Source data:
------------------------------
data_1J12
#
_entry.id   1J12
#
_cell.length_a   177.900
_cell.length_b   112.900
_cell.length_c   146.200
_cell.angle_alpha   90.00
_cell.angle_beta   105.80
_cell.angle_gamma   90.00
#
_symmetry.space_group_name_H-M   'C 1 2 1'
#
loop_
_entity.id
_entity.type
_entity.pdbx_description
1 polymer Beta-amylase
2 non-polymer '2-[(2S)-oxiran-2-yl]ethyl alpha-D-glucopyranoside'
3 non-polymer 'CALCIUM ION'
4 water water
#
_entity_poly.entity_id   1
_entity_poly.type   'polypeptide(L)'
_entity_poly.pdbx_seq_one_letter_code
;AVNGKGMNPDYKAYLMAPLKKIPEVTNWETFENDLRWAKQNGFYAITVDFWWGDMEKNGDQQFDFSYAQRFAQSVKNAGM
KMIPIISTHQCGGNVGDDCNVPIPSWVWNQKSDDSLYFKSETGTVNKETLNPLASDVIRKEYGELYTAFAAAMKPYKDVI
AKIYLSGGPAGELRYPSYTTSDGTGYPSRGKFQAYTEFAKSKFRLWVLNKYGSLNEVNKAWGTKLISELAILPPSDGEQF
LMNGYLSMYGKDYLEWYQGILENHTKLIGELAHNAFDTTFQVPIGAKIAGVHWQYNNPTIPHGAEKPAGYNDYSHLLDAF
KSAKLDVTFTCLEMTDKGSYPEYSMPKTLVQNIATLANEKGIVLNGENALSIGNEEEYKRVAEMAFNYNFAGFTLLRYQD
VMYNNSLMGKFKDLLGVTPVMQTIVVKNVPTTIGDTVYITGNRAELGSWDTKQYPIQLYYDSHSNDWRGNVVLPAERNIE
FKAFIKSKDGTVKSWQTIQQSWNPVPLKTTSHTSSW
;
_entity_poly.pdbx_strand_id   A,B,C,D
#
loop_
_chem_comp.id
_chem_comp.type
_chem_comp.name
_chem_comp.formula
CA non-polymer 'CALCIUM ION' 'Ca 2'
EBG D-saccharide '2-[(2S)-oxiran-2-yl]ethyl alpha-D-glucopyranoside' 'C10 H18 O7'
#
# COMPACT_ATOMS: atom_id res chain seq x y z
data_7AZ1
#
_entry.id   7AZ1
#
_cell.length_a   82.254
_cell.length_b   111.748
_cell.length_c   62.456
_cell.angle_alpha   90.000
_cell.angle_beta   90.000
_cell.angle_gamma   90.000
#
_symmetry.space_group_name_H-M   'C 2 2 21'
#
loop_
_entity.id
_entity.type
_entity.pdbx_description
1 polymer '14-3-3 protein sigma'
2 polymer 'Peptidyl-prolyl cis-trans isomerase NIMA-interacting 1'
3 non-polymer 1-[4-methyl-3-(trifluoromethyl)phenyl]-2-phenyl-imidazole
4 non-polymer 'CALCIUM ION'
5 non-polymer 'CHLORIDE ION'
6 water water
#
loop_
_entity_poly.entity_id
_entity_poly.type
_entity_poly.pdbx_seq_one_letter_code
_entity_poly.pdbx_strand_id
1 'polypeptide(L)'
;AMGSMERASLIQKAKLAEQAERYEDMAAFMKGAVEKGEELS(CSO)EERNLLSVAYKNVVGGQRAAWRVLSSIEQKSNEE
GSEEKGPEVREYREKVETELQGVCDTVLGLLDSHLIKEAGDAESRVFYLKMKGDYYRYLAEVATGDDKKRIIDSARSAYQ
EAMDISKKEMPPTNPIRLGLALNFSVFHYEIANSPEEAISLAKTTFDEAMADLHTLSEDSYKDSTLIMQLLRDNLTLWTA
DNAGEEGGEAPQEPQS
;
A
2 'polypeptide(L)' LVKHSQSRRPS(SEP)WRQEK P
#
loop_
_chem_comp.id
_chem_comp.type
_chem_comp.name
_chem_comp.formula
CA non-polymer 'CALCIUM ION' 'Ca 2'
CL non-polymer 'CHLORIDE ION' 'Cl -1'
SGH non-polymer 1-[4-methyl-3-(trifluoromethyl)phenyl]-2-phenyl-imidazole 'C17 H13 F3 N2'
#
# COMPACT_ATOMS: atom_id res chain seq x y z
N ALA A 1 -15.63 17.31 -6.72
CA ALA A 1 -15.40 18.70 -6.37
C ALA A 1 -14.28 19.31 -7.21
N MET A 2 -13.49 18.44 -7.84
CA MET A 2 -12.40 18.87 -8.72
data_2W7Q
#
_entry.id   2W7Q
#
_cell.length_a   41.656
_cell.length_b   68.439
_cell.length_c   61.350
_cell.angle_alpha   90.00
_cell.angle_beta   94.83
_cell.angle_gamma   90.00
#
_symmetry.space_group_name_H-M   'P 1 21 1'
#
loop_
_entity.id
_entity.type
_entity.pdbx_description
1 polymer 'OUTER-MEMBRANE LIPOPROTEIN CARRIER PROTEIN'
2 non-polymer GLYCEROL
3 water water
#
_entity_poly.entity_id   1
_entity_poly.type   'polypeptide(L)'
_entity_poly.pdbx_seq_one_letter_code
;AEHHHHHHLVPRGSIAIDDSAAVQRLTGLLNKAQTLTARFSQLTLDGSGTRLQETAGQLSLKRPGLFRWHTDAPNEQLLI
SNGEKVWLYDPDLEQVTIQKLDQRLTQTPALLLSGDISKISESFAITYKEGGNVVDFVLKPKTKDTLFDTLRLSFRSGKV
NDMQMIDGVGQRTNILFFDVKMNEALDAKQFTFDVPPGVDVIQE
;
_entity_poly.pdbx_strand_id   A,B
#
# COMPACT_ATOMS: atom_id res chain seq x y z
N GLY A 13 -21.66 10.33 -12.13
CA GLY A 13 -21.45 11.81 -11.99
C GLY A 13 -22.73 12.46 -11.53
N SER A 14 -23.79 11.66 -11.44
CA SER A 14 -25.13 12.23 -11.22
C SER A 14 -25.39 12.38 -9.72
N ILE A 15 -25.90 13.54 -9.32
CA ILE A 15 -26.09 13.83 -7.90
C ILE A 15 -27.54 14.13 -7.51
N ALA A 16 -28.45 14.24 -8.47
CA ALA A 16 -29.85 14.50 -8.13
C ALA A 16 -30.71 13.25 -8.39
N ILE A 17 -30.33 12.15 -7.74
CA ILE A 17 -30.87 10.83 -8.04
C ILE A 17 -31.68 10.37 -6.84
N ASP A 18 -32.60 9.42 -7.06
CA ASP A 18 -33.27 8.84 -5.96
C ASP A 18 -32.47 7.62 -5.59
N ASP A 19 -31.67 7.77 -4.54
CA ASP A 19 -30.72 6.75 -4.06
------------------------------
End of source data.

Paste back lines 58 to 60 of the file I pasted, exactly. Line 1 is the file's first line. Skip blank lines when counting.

loop_
_entity.id
_entity.type